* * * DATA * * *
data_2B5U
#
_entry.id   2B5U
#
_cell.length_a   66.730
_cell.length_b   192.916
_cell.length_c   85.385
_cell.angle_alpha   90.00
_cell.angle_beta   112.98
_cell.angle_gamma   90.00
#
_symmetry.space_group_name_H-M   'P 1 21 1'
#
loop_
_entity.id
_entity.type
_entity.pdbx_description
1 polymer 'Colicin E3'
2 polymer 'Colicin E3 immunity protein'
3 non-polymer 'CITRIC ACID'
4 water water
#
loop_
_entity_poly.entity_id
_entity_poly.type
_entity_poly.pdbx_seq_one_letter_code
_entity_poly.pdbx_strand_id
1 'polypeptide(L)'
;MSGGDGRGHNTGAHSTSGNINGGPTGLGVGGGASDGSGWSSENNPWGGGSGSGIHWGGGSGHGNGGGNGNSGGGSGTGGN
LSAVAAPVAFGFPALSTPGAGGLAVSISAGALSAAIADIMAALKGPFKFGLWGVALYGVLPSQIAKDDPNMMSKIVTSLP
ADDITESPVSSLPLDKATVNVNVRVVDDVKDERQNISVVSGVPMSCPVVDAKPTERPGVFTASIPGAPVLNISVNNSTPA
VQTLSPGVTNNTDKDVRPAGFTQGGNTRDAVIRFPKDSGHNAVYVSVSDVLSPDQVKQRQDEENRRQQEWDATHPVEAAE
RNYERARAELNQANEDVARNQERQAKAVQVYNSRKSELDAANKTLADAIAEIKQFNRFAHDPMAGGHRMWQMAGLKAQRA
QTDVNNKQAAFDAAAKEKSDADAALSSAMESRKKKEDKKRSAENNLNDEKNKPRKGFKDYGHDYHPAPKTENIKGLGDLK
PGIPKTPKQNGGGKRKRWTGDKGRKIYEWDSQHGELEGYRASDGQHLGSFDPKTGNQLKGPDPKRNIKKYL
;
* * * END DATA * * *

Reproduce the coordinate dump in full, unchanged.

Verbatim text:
data_2B5U
#
_entry.id   2B5U
#
_cell.length_a   66.730
_cell.length_b   192.916
_cell.length_c   85.385
_cell.angle_alpha   90.00
_cell.angle_beta   112.98
_cell.angle_gamma   90.00
#
_symmetry.space_group_name_H-M   'P 1 21 1'
#
loop_
_entity.id
_entity.type
_entity.pdbx_description
1 polymer 'Colicin E3'
2 polymer 'Colicin E3 immunity protein'
3 non-polymer 'CITRIC ACID'
4 water water
#
loop_
_entity_poly.entity_id
_entity_poly.type
_entity_poly.pdbx_seq_one_letter_code
_entity_poly.pdbx_strand_id
1 'polypeptide(L)'
;MSGGDGRGHNTGAHSTSGNINGGPTGLGVGGGASDGSGWSSENNPWGGGSGSGIHWGGGSGHGNGGGNGNSGGGSGTGGN
LSAVAAPVAFGFPALSTPGAGGLAVSISAGALSAAIADIMAALKGPFKFGLWGVALYGVLPSQIAKDDPNMMSKIVTSLP
ADDITESPVSSLPLDKATVNVNVRVVDDVKDERQNISVVSGVPMSCPVVDAKPTERPGVFTASIPGAPVLNISVNNSTPA
VQTLSPGVTNNTDKDVRPAGFTQGGNTRDAVIRFPKDSGHNAVYVSVSDVLSPDQVKQRQDEENRRQQEWDATHPVEAAE
RNYERARAELNQANEDVARNQERQAKAVQVYNSRKSELDAANKTLADAIAEIKQFNRFAHDPMAGGHRMWQMAGLKAQRA
QTDVNNKQAAFDAAAKEKSDADAALSSAMESRKKKEDKKRSAENNLNDEKNKPRKGFKDYGHDYHPAPKTENIKGLGDLK
PGIPKTPKQNGGGKRKRWTGDKGRKIYEWDSQHGELEGYRASDGQHLGSFDPKTGNQLKGPDPKRNIKKYL
;